Classical mechanics (MIT)
Subject classification: this is a physics resource. |
Type classification: this resource is a course. |
Course equivalencesEdit
MIT 8.08
Mathematical backgroundEdit
The most important new concept for classical mechanics are the Euler-Lagrange equations.
Bulletin boardEdit
I have the Landau and Thornton texts listed on the MIT required texts page. Are there any online texts for students who don't currently have these? Thanks for this study guide! Ron 15:04, 22 August 2006 (UTC)
Study hintsEdit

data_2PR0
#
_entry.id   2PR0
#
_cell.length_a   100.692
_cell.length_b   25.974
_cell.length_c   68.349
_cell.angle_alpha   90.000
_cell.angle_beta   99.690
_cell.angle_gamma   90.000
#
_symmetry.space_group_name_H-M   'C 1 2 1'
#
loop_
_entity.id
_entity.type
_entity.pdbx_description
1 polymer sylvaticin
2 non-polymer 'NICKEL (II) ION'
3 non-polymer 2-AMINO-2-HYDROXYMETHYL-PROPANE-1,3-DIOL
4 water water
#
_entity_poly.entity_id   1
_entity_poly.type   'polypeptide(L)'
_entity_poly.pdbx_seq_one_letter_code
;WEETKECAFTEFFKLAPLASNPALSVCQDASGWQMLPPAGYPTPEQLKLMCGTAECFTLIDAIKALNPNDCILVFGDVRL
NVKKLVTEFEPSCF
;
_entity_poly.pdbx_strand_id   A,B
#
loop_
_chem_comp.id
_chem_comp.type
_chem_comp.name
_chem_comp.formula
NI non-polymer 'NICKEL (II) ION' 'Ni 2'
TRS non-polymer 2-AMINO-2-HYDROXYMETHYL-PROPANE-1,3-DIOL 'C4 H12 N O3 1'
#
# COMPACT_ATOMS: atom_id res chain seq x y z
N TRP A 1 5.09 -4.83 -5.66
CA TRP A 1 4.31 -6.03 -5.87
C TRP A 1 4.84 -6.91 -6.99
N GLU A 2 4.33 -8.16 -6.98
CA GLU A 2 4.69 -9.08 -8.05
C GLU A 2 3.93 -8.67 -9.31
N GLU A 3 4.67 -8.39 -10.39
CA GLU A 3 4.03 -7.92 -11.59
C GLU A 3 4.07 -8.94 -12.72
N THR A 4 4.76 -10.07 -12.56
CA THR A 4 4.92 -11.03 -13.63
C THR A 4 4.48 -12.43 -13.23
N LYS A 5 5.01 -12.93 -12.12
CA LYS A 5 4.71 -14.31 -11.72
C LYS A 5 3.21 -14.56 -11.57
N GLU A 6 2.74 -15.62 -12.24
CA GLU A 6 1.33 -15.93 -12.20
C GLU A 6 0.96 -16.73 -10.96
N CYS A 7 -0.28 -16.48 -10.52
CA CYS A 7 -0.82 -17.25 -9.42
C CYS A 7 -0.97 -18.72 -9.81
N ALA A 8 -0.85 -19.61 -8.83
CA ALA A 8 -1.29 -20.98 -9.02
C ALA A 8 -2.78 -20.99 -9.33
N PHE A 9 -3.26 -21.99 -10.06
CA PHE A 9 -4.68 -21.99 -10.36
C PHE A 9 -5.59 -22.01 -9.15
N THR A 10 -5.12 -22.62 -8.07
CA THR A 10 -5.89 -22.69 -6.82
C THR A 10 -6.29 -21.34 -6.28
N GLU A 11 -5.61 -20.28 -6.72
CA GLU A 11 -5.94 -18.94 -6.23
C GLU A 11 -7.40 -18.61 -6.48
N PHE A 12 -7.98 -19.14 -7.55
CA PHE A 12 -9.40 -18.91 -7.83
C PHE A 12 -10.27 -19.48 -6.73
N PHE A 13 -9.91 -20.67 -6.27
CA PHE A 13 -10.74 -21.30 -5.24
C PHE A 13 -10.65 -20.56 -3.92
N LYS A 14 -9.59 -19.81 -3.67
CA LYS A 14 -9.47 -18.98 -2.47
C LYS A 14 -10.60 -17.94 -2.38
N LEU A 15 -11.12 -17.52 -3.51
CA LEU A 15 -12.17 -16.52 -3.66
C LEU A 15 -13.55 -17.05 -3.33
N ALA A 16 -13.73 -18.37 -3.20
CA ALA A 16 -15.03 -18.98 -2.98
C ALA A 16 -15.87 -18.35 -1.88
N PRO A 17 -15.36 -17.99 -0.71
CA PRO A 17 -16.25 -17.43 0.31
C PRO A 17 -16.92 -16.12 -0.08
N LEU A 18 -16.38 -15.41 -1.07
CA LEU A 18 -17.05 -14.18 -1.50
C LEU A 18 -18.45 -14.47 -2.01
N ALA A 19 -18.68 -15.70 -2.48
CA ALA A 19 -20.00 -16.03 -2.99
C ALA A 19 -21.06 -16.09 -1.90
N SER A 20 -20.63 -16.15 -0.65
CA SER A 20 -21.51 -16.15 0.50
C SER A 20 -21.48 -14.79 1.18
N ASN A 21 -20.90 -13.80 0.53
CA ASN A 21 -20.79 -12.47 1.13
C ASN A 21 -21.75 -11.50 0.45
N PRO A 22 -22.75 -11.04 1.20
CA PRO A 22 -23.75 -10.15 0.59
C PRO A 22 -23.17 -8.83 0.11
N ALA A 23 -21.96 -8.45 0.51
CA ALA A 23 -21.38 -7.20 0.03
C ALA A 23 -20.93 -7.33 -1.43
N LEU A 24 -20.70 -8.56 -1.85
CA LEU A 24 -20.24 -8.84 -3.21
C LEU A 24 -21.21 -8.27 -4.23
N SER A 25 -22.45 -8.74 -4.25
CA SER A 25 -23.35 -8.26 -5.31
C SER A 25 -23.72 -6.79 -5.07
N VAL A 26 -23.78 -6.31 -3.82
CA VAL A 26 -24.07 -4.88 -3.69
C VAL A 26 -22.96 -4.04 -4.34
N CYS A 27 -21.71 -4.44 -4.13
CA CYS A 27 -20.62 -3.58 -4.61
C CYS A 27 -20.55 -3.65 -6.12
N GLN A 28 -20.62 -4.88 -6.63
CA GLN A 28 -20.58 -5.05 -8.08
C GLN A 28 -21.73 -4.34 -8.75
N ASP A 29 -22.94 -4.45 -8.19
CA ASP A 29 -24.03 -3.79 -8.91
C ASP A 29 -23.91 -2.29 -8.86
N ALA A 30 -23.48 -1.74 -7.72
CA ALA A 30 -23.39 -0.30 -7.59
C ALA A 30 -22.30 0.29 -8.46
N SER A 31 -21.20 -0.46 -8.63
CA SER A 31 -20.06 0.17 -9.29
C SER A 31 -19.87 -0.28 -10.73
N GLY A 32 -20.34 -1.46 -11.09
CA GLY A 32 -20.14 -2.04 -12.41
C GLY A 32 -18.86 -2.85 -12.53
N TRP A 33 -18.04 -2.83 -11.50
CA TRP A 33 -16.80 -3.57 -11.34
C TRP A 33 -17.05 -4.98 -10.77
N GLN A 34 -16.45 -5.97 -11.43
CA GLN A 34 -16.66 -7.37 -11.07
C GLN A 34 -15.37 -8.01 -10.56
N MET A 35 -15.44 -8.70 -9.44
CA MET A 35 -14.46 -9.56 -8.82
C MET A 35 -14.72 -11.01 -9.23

The basic study hint is to start with the Langrangian and just mechanically do with Euler-Langrange calculations until it is second nature. One thing that I found useful is to just skim the theory and the proofs, and focus on the mechanics of how to work out the problem. Roadrunner 15:29, 22 August 2006 (UTC)
The other problem is that Classical mechanics courses tend to take a historical approach and they leave out a lot of cool stuff like Study guide:Chaos theory. Something useful to look at is Dynamics, the Geometry of Behavior from http://www.aerialpress.com/, which is my model for what a physics textbook should look like. Roadrunner 15:42, 22 August 2006 (UTC)
- What about the classical text by Goldstein? That might be useful too. --HappyCamper 17:12, 22 August 2006 (UTC)